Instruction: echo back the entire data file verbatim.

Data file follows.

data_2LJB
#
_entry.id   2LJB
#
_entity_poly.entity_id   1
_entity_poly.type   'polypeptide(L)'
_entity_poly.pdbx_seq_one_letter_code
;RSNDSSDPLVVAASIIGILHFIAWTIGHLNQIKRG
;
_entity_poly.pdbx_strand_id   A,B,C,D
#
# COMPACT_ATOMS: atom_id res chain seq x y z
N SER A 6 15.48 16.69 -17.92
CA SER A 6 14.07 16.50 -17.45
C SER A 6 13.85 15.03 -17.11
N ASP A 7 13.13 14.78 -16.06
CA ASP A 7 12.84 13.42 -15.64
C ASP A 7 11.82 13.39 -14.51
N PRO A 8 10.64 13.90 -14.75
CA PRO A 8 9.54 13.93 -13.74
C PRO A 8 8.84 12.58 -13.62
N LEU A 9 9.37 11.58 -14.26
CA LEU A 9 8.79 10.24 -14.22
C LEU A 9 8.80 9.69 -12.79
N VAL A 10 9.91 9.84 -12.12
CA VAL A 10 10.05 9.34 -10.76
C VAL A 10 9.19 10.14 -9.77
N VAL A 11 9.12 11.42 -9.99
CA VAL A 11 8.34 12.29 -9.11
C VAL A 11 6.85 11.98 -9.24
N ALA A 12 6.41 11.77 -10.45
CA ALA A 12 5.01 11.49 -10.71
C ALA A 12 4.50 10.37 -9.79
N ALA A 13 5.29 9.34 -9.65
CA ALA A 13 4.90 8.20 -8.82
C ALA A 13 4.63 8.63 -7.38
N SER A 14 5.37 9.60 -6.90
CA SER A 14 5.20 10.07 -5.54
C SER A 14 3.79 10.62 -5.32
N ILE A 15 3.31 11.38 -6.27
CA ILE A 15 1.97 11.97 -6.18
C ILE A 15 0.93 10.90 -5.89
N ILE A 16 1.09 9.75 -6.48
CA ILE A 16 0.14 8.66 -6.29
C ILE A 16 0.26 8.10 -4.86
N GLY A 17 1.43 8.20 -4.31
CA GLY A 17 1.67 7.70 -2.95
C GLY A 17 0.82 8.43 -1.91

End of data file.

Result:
data_2LJB
#
_entry.id   2LJB
#
_entity_poly.entity_id   1
_entity_poly.type   'polypeptide(L)'
_entity_poly.pdbx_seq_one_letter_code
;RSNDSSDPLVVAASIIGILHFIAWTIGHLNQIKRG
;
_entity_poly.pdbx_strand_id   A,B,C,D
#
# COMPACT_ATOMS: atom_id res chain seq x y z
N SER A 6 15.48 16.69 -17.92
CA SER A 6 14.07 16.50 -17.45
C SER A 6 13.85 15.03 -17.11
N ASP A 7 13.13 14.78 -16.06
CA ASP A 7 12.84 13.42 -15.64
C ASP A 7 11.82 13.39 -14.51
N PRO A 8 10.64 13.90 -14.75
CA PRO A 8 9.54 13.93 -13.74
C PRO A 8 8.84 12.58 -13.62
N LEU A 9 9.37 11.58 -14.26
CA LEU A 9 8.79 10.24 -14.22
C LEU A 9 8.80 9.69 -12.79
N VAL A 10 9.91 9.84 -12.12
CA VAL A 10 10.05 9.34 -10.76
C VAL A 10 9.19 10.14 -9.77
N VAL A 11 9.12 11.42 -9.99
CA VAL A 11 8.34 12.29 -9.11
C VAL A 11 6.85 11.98 -9.24
N ALA A 12 6.41 11.77 -10.45
CA ALA A 12 5.01 11.49 -10.71
C ALA A 12 4.50 10.37 -9.79
N ALA A 13 5.29 9.34 -9.65
CA ALA A 13 4.90 8.20 -8.82
C ALA A 13 4.63 8.63 -7.38
N SER A 14 5.37 9.60 -6.90
CA SER A 14 5.20 10.07 -5.54
C SER A 14 3.79 10.62 -5.32
N ILE A 15 3.31 11.38 -6.27
CA ILE A 15 1.97 11.97 -6.18
C ILE A 15 0.93 10.90 -5.89
N ILE A 16 1.09 9.75 -6.48
CA ILE A 16 0.14 8.66 -6.29
C ILE A 16 0.26 8.10 -4.86
N GLY A 17 1.43 8.20 -4.31
CA GLY A 17 1.67 7.70 -2.95
C GLY A 17 0.82 8.43 -1.91